Nutrition in Brain Development and Aging: Role of Essential Fatty Acids

Authors

  • Ricardo Uauy MD, PhD,

    Corresponding author
    1. Nutrition and Public Health Intervention Research Unit, London School of Hygiene & Tropical Medicine (LSHTM), London, United Kingdom; Dr. Uauy is also with the Public Health Nutrition Division, Instituto Nutrición y Tecnología de Alimentos (INTA), Universidad de Chile, Santiago, Chile.
      Nutrition and Public Health Intervention Research Unit, London School of Hygiene & Tropical Medicine, Keppel Street, London WC1E 7HT; Phone: 44–20–7958–8126; Fax: 44–20–7958–8133; E-mail: ricardo.uauy@lshtm.ac.uk.
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  • Alan D. Dangour PhD

    1. Nutrition and Public Health Intervention Research Unit, London School of Hygiene & Tropical Medicine (LSHTM), London, United Kingdom; Dr. Uauy is also with the Public Health Nutrition Division, Instituto Nutrición y Tecnología de Alimentos (INTA), Universidad de Chile, Santiago, Chile.
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Nutrition and Public Health Intervention Research Unit, London School of Hygiene & Tropical Medicine, Keppel Street, London WC1E 7HT; Phone: 44–20–7958–8126; Fax: 44–20–7958–8133; E-mail: ricardo.uauy@lshtm.ac.uk.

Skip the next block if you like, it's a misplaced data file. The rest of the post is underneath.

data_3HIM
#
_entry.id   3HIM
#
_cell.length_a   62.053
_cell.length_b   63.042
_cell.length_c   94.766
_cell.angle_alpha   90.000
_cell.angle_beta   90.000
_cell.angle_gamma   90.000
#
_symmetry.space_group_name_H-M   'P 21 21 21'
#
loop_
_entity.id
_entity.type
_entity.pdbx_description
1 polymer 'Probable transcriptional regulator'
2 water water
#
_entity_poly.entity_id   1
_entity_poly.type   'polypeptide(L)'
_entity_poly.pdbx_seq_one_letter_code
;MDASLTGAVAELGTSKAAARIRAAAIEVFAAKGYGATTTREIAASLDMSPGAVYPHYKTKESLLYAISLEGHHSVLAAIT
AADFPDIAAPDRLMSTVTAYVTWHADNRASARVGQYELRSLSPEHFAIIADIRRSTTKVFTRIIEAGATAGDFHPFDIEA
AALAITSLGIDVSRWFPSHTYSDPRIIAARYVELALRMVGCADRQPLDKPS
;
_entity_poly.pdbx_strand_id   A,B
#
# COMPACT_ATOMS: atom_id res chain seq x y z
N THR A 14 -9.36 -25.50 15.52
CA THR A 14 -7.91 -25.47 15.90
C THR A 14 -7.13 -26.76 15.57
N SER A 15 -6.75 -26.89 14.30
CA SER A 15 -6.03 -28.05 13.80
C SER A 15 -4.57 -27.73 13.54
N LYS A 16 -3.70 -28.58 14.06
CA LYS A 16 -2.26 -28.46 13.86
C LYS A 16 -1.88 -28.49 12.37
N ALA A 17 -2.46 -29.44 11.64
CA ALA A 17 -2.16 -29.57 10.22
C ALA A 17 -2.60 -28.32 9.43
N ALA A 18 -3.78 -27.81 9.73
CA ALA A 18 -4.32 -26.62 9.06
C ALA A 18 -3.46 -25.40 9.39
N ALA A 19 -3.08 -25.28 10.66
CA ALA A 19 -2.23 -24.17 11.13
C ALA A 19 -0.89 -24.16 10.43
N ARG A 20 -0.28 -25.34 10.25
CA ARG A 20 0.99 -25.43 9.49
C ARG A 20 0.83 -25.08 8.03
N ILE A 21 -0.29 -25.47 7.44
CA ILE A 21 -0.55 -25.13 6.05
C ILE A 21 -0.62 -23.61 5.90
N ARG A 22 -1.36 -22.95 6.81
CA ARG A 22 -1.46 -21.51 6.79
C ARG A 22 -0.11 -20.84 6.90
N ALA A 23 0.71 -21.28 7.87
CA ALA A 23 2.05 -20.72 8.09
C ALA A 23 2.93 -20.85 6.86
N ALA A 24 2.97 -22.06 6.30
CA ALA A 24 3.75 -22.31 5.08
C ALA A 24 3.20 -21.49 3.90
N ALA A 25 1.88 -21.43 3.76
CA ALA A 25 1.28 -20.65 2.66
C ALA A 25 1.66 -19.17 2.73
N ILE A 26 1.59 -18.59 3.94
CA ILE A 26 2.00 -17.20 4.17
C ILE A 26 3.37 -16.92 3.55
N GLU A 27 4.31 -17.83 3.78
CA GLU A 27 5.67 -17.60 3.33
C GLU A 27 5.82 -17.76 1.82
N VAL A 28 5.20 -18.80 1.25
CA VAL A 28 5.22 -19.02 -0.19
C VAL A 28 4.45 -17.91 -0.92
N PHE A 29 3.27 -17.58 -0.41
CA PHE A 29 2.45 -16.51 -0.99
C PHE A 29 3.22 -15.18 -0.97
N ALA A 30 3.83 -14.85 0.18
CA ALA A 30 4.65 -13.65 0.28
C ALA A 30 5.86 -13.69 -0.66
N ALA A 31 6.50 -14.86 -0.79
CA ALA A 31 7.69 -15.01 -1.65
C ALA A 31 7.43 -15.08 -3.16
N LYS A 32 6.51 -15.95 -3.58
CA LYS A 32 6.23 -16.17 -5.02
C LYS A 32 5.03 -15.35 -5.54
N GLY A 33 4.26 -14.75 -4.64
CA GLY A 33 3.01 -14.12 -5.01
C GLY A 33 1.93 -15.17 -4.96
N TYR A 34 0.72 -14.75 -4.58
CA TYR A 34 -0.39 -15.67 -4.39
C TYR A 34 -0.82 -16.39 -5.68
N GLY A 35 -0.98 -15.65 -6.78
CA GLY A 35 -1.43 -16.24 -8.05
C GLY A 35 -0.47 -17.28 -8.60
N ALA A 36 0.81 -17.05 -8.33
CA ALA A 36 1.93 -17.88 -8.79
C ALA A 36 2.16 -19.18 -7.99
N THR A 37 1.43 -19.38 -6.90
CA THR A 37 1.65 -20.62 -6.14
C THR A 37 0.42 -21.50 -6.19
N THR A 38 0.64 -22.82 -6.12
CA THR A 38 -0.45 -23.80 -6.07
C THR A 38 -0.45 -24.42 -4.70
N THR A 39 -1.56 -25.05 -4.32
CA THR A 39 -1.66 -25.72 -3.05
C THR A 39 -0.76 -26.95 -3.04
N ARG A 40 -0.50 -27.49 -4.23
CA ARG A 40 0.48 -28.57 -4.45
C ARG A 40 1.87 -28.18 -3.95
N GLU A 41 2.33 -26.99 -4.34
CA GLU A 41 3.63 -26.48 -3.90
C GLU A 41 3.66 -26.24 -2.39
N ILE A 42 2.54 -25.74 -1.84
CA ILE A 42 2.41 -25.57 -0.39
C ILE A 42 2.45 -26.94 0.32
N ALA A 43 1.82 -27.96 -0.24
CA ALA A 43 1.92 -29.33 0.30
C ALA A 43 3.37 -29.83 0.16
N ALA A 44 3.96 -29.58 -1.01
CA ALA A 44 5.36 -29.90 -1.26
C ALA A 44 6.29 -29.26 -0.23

Abstract

The essential fatty acids (EFAs), particularly the n-3 long-chain polyunsaturated fatty acids (LCPs), are important for brain development during both the fetal and postnatal period. They are also increasingly seen to be of value in limiting the cognitive decline during aging. EFA deficiency was first shown over 75 years ago, but the more subtle effects of the n-3 fatty acids in terms of skin changes, a poor response to linoleic acid supplementation, abnormal visual function, and peripheral neuropathy were only discovered later. Both n-3 and n-6 LCPs play important roles in neuronal growth, development of synaptic processing of neural cell interaction, and expression of genes regulating cell differentiation and growth. The fetus and placenta are dependent on maternal EFA supply for their growth and development, with docosahexaenomic acid (DHA)-supplemented infants showing significantly greater mental and psychomotor development scores (breast-fed children do even better). Dietary DHA is needed for the optimum functional maturation of the retina and visual cortex, with visual acuity and mental development seemingly improved by extra DHA. Aging is also associated with decreased brain levels of DHA: fish consumption is associated with decreased risk of dementia and Alzheimer's disease, and the reported daily use of fish-oil supplements has been linked to improved cognitive function scores, but confirmation of these effects is needed.

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